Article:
Carolina Panthers

Rookie Beason working hard for the money

CHARLOTTE -- Not only is Jon Beason helping the Carolina Panthers defense with his own precocious play, he's also fattening his own wallet.

By playing more -- and better -- than either side could have hoped early on, the Panthers' middle linebacker has already triggered the big payment built into his rookie deal, and is on pace to max out some of the incentives.

Beason's five-year, $11.3 million contract signed in August (eight days into training camp) was actually built as two separate contracts. He'd trigger the latter portion, with a $2.552 million signing bonus, by playing 35 percent of the teams defensive snaps as a rookie, or 45 percent next year.

Already, he's played 493 of the Panthers 591 plays. If he didn't take another snap all year, and they continued the current pace for 1,051 plays, he'd be at 46.9 percent, comfortably there.

By hitting that benchmark this year, he'll get $500,000 of that second signing bonus added to his 2008 compensation, with the rest coming in 2009 as scheduled. That will push him over the $1 million mark for his second year, along with his $370,000 base salary and a guaranteed $242,500 roster bonus.

But there are other bumps coming as well, ones he should hit as long as he stays healthy.

His contract calls for escalators in the final three years of the deal based on the percentages of defensive plays he takes each year. He gets $100,000 added to his salary each year beginning in 2009 if he plays 60 percent of the snaps, $150,000 for 75 percent at $200,000 for 85 percent.

He's at 83.4 percent now, and that number should rise as he stays on the field for practically every play. He probably wouldn't have hit the high benchmark without the season-ending injury to mentor Dan Morgan, which cleared the way for him to join Thomas Davis in the nickel package, where they only use two linebackers.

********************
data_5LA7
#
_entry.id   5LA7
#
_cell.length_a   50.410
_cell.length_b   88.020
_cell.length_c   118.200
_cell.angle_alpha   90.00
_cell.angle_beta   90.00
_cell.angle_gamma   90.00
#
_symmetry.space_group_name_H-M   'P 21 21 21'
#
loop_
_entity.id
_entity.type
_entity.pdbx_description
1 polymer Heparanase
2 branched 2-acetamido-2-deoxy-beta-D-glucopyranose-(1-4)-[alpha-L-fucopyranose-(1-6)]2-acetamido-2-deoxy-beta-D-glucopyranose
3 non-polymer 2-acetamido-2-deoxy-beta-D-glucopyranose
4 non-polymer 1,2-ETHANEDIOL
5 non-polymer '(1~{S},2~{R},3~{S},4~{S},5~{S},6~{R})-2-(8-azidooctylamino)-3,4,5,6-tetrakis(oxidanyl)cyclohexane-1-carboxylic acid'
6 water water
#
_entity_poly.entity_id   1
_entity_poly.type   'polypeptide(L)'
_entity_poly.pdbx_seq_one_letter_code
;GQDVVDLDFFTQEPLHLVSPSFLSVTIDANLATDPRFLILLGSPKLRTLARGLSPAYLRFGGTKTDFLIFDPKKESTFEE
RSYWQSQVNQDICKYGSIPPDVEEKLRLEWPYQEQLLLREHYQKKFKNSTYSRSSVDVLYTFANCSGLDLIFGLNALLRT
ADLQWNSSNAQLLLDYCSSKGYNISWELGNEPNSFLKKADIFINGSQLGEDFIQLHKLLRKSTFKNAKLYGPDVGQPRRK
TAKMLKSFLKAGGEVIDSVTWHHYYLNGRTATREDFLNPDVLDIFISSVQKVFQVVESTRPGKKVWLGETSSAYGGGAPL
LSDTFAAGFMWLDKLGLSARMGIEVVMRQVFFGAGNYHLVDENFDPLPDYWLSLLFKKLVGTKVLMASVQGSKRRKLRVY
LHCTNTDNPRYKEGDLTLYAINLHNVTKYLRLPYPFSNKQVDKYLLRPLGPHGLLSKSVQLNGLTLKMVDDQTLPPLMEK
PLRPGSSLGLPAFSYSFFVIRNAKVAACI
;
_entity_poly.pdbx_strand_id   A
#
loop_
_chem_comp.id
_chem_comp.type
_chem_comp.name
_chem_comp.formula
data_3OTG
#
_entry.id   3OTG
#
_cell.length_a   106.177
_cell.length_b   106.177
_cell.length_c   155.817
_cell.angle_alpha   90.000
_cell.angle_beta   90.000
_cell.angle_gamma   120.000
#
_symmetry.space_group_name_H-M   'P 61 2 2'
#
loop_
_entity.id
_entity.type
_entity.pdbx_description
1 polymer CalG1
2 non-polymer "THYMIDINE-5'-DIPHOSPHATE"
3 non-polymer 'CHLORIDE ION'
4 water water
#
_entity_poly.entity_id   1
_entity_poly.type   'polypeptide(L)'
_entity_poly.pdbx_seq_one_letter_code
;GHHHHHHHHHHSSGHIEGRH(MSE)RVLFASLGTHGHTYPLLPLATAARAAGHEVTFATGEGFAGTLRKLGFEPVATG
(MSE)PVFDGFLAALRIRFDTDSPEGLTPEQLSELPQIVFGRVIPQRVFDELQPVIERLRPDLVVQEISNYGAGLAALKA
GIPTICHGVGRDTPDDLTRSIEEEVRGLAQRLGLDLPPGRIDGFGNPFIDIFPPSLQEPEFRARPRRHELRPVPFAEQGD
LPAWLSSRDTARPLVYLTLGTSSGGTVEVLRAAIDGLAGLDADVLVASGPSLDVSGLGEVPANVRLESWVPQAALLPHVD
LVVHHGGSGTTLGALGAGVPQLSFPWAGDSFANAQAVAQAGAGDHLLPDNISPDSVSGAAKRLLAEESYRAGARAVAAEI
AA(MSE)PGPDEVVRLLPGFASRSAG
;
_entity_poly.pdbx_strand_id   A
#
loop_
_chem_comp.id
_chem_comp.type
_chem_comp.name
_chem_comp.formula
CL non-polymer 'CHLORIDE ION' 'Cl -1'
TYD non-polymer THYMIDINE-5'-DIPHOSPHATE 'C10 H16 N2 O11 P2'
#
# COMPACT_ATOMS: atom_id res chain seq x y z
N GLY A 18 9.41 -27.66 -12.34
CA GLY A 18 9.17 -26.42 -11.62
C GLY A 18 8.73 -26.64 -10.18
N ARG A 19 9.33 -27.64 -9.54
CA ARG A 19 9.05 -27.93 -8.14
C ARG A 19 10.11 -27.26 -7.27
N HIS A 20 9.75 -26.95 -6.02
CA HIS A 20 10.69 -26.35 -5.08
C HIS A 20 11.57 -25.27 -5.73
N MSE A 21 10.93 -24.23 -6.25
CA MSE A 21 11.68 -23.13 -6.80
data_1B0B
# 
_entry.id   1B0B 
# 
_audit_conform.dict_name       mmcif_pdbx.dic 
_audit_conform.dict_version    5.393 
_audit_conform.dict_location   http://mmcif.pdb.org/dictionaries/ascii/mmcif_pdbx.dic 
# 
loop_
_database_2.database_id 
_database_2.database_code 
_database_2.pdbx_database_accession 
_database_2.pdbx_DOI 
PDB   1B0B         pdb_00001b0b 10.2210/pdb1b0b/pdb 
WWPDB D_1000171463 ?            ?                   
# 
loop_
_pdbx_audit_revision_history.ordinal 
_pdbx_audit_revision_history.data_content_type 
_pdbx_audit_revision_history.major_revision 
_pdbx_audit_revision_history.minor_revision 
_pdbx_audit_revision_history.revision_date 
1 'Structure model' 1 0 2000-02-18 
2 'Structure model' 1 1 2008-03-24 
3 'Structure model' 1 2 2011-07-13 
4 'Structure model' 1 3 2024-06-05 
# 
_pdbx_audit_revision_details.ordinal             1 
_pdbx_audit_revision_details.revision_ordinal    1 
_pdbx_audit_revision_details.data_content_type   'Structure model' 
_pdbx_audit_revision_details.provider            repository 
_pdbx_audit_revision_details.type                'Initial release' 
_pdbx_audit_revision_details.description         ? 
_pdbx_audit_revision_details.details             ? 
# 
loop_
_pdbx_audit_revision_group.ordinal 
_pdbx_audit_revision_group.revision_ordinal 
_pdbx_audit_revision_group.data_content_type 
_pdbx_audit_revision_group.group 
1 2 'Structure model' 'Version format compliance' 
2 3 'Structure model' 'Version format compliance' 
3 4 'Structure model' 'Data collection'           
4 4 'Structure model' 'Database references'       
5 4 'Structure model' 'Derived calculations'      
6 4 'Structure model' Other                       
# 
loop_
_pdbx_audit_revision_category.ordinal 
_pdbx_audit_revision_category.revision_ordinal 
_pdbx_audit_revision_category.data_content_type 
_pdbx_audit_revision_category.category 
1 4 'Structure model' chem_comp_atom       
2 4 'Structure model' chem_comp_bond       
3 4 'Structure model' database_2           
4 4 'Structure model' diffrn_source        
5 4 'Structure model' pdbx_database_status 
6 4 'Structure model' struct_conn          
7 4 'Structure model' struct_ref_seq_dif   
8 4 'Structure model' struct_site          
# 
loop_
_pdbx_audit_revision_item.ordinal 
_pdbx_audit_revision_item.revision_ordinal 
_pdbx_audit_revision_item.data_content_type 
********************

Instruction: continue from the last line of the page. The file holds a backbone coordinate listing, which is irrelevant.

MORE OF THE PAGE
If he stayed at the 85 percent pace for the first four years of the contract, it would mean an extra $1.8 million.

According to his representatives, he's the only player outside the top five in this year's draft whose escalators begin in the third year. The Panthers wrote the contracts of first-rounders Jordan Gross and Chris Gamble the same way.

Since the escalator clause covers each of the first two years, he could make an extra $400,000 in base salary in 2009 if he's a full-time player his first two seasons, up to $600,000 to his 2010 earnings and $800,000 to his 2011 base salaries.

He got a $3 million signing bonus initially, and hitting the bonus and the incentives will allow him to pocket $4.6 million the first two years and $7.5 million in three, numbers that his representatives said put him ahead of players picked four spots before him this year.

Of course, the way he's playing, there's even more money on the line.

He'd get an extra $50,000 if he makes the Pro Bowl this year, and bumps for future trips to Hawaii would be $100,000 for the second, $200,000 for the third and $250,000 for the fourth.

While that could be premature, he's already earning recognition outside the area for his sterling play in the middle. He leads the Panthers with 78 tackles, 24 more than second-place safeties Chris Harris and Deke Cooper.

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